Georg von Bekesy

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Bekesy, Georg von

(gā`ôrk fən bĕk`ĭshē), 1899–1972, American biophysicist, b. Budapest, Hungary, grad. Univ. of Budapest (Ph.D. 1923). He was (1923–46) a physicist in the research laboratory of the Hungarian telephone system and also taught (1932–46) at the Univ. of Budapest. From 1947 to 1949 he was a research professor at the Caroline Institute, Stockholm. In 1949 he became senior research fellow in the psychoacoustic laboratory at Harvard. He was awarded the 1961 Nobel Prize in Physiology or Medicine for his work on the physical mechanism of stimulation within the cochlea, a snail-shaped cavity of the inner ear.

Békésy, Georg Von

 

Born June 3, 1899, in Budapest; died June 13, 1972, in Honolulu, Hawaii. American physicist, biophysicist, and physiologist. Member of the National Academy of Sciences of the United States; member of the American Academy of Arts and Sciences.

A Hungarian by birth, Békésy studied at the University of Bern. After taking a degree at the University of Budapest in 1923, he engaged in research in Budapest, Berlin, and Stockholm. He emigrated to the United States in 1947.

Békésy’s principal works dealt with biophysics and with the physiology of hearing. He discovered the vibratory patterns induced in the basilar membrane of the cochlea by sound and formulated a theory of the initial amplitude-frequency analysis of sound performed in an organ of hearing. Békésy studied the transmission of sound in the middle ear and proposed a technique and a device (the Békésy audiometer) for testing hearing. Békésy investigated bone conduction of sound, hearing by space conduction, and perceptual contrast in sensory systems,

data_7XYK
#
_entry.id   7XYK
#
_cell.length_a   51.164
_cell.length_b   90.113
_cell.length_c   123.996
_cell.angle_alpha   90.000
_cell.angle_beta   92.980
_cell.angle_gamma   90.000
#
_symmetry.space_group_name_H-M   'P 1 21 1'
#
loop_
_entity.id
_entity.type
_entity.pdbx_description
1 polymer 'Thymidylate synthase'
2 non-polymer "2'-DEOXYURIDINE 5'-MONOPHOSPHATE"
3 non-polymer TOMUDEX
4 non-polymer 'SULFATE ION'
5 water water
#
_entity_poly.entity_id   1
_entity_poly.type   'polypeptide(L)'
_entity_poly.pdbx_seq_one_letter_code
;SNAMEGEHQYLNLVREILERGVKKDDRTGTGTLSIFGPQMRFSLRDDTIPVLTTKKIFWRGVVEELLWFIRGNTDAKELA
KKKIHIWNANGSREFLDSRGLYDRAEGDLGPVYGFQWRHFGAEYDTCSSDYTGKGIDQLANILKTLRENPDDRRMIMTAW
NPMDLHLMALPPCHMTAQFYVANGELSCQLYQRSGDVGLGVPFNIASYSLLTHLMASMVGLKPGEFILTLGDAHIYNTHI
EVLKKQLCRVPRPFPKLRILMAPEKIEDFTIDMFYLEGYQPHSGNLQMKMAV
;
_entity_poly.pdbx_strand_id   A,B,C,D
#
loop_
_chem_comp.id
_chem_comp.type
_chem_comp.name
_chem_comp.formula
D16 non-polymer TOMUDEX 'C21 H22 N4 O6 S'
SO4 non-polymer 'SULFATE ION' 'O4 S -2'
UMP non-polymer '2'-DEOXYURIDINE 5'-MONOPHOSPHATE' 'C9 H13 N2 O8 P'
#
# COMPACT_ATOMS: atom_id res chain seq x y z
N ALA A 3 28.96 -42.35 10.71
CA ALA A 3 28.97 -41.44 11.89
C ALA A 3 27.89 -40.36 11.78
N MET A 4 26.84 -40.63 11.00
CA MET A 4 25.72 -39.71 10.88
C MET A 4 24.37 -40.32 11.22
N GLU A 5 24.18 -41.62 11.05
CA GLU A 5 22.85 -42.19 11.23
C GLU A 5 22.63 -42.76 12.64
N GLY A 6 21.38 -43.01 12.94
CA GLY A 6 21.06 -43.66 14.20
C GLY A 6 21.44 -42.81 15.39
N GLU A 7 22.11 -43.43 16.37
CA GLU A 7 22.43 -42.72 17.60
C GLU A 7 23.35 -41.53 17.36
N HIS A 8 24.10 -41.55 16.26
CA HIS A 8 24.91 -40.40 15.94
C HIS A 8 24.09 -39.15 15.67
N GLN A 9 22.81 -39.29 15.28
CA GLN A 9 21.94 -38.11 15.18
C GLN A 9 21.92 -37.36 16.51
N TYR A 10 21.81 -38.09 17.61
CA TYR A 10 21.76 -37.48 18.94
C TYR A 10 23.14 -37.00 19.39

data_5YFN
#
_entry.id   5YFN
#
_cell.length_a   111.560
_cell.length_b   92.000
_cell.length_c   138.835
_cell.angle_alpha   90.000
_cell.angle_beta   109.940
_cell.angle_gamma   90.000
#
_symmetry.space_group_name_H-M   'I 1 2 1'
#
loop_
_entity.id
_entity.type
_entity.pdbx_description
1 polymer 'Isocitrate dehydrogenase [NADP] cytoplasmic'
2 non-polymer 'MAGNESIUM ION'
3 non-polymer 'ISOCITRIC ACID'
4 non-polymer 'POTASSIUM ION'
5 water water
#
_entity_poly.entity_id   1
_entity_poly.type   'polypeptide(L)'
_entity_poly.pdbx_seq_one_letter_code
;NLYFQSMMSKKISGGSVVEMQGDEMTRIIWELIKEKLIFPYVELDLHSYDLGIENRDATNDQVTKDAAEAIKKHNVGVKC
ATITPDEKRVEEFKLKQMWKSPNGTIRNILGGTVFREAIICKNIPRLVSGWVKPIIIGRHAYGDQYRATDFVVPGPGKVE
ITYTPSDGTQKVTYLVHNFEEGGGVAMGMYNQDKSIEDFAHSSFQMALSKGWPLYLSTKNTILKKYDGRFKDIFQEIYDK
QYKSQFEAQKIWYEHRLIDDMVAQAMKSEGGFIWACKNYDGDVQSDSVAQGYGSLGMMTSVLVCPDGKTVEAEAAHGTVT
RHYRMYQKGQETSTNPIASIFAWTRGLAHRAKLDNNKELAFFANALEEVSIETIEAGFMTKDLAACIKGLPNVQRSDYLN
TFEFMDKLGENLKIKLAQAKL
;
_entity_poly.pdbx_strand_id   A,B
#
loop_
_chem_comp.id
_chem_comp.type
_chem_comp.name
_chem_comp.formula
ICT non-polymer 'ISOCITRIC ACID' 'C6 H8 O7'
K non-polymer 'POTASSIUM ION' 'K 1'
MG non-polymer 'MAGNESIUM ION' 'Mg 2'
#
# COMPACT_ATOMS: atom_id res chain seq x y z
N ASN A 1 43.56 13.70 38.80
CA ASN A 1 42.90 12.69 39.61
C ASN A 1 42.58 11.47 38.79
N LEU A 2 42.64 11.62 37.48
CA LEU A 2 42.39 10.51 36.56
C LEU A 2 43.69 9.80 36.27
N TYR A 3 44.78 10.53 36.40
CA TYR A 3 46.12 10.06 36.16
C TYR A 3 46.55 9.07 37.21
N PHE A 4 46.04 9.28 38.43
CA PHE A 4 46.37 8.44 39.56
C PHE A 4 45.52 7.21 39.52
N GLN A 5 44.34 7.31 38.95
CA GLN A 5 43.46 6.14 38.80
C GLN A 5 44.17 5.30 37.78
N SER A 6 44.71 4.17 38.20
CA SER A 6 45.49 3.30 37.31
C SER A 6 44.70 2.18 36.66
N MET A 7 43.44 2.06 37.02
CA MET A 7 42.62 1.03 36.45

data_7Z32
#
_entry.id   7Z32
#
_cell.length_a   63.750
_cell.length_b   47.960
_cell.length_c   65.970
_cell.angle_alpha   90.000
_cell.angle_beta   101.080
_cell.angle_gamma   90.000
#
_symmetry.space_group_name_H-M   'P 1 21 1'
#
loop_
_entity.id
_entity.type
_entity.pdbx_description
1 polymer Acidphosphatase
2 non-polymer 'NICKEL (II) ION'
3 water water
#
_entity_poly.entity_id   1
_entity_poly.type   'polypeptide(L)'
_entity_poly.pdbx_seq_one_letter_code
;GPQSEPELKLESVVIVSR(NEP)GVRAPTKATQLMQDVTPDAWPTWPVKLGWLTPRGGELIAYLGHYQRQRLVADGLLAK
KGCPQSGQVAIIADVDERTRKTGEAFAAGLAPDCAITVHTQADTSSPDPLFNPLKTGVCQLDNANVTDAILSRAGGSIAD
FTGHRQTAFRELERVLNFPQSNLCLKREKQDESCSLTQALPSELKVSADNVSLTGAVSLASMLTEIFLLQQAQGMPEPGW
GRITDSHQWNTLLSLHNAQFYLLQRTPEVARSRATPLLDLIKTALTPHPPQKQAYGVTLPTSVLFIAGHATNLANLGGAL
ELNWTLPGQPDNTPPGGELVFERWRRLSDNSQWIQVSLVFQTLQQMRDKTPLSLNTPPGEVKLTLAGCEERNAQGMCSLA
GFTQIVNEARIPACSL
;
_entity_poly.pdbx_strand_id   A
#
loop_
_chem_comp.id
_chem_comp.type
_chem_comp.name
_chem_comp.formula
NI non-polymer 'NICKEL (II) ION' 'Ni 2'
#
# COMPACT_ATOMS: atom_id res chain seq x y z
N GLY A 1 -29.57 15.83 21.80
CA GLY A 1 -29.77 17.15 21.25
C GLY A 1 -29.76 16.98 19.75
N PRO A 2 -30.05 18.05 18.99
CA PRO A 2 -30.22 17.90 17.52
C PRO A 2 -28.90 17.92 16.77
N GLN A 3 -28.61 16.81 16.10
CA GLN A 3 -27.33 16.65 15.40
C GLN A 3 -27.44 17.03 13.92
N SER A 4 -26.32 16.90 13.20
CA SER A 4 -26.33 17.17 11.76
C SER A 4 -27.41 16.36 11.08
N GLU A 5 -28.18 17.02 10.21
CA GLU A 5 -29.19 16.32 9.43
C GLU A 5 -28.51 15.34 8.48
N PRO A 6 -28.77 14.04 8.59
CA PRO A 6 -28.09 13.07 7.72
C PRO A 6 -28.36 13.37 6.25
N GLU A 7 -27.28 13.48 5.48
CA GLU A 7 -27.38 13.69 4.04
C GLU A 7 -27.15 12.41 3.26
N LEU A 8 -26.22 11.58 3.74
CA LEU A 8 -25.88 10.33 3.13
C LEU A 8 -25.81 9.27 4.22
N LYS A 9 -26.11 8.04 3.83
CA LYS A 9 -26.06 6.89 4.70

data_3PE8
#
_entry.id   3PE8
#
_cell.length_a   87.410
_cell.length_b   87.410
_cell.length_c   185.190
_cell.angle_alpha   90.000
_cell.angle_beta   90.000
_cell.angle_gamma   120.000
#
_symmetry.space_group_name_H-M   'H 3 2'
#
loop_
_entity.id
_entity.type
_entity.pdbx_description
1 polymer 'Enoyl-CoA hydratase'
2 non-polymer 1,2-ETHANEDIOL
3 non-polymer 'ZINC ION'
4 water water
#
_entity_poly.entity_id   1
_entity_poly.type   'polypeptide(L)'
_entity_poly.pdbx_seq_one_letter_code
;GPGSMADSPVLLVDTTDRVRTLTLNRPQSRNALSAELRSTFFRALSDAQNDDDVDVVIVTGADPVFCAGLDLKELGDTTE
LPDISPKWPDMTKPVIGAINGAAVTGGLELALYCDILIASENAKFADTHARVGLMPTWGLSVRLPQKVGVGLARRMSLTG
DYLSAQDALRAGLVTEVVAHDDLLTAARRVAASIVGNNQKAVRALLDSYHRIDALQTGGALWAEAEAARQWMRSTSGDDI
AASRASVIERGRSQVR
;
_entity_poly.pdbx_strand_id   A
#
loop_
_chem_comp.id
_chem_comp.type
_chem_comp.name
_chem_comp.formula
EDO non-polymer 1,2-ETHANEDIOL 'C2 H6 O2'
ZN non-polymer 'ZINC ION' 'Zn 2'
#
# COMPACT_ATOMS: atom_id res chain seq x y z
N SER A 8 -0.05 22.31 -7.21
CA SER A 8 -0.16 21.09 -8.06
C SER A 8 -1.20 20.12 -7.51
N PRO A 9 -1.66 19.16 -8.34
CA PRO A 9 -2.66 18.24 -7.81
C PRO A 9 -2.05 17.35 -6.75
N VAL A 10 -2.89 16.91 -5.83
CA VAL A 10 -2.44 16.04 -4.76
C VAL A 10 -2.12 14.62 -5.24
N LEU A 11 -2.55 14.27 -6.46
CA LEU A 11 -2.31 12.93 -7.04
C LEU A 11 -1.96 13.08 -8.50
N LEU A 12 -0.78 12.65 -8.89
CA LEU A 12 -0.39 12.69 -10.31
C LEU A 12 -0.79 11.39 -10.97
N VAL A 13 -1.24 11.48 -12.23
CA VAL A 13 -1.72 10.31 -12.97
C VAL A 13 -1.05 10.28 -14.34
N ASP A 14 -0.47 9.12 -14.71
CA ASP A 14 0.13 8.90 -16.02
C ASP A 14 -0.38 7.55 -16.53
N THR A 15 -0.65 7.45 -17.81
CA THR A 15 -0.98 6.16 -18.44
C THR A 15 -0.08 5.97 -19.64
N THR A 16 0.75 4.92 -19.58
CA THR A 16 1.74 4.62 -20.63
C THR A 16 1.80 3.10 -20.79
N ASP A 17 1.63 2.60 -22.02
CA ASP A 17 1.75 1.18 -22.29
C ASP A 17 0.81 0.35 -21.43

Békésy received a Nobel Prize in 1961 and was a member of the Leopoldina German Academy of Researchers in Natural Sciences.

WORKS

Experiments in Hearing. New York, 1960.
Sensory Inhibition. New York, 1967.

Békésy, Georg von

(1899–1972) physiologist, physicist; born in Budapest, Hungary. He was concurrently a physicist at the University of Budapest and the Hungarian Post Office, which had charge of Hungary's newly installed telephone system (1923–46). There his work on improving telephone communication led to his later investigations of the mechanisms of human hearing. After the Russian takeover of Budapest, he went to the Karolinska Institute, Stockholm (1946–47), then emigrated to the U.S.A. to join Harvard (1947–66), where he continued his studies of the human ear and how it transmits sounds to the brain. At the University of Hawaii (1966–72), he expanded his research to include other senses. In addition to receiving many awards for his pioneering investigations of aural physiology, he became the first physicist to win a Nobel Prize in physiology or medicine (1961). He left his extensive art collection to the Nobel Foundation.
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